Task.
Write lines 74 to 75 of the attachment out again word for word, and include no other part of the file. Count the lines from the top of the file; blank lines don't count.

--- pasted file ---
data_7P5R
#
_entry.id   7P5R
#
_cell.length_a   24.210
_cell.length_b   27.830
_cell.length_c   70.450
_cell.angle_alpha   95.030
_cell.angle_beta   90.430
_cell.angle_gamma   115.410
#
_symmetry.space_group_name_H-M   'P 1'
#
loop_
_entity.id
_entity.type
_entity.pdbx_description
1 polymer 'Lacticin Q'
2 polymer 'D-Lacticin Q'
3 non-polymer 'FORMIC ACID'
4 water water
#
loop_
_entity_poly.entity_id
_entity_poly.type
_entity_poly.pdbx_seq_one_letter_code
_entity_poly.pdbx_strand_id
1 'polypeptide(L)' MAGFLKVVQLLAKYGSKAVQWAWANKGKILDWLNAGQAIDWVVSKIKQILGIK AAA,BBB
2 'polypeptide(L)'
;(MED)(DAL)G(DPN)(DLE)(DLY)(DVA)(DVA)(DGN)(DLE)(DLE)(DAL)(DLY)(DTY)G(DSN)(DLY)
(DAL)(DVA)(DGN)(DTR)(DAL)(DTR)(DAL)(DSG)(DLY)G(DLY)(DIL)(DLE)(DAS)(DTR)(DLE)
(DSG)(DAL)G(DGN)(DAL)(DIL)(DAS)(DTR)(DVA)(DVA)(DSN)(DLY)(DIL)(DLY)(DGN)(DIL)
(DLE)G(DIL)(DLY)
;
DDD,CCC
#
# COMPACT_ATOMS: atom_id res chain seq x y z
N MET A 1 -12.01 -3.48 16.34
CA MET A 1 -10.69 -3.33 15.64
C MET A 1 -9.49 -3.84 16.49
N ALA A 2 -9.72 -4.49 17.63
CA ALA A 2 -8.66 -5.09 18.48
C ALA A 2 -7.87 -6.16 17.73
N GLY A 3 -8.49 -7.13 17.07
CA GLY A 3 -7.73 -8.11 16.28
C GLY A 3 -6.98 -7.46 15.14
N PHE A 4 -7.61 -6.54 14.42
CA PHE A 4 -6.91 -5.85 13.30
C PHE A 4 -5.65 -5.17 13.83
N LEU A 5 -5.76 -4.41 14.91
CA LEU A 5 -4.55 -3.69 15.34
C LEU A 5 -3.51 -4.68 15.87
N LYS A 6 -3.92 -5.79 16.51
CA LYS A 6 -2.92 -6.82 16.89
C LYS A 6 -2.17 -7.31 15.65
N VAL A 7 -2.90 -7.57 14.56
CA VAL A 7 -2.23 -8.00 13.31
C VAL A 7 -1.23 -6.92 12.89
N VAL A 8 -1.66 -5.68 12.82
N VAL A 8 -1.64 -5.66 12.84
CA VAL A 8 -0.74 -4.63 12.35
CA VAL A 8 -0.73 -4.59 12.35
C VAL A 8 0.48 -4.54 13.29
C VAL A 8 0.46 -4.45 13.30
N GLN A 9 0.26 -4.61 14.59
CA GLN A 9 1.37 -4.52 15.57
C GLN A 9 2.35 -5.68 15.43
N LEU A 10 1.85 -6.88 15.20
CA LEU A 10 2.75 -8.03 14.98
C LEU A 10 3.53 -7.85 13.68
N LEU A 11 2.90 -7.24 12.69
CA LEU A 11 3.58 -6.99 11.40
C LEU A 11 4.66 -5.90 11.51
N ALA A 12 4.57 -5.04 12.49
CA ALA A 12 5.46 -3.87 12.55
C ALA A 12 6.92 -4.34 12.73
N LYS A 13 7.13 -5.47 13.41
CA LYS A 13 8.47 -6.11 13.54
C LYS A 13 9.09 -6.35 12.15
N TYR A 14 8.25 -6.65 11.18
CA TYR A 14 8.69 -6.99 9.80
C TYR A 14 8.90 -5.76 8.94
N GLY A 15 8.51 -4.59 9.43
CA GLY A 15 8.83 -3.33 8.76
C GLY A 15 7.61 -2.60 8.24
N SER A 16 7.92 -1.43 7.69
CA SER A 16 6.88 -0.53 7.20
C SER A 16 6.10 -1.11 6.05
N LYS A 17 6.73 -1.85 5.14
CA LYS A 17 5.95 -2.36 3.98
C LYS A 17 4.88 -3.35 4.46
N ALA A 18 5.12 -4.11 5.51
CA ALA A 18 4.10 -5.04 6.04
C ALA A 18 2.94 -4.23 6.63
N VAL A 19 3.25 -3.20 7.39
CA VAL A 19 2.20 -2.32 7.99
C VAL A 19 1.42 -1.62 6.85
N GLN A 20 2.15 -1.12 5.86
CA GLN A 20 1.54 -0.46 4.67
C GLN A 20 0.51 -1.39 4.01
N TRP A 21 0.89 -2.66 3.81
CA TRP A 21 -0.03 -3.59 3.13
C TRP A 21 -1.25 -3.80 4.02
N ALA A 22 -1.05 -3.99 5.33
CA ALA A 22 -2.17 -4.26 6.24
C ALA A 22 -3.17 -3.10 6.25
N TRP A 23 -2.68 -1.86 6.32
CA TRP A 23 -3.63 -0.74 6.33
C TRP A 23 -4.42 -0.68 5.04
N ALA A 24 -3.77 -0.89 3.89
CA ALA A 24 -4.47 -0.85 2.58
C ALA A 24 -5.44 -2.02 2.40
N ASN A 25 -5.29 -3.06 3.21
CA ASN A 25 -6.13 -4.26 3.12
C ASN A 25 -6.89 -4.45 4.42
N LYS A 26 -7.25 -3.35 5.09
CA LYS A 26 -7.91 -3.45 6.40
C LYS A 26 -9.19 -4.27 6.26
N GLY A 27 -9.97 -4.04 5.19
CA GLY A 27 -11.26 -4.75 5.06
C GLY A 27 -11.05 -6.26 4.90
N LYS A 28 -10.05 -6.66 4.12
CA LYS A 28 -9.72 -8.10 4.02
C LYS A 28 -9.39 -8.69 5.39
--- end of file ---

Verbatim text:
N ALA A 12 4.57 -5.04 12.49
CA ALA A 12 5.46 -3.87 12.55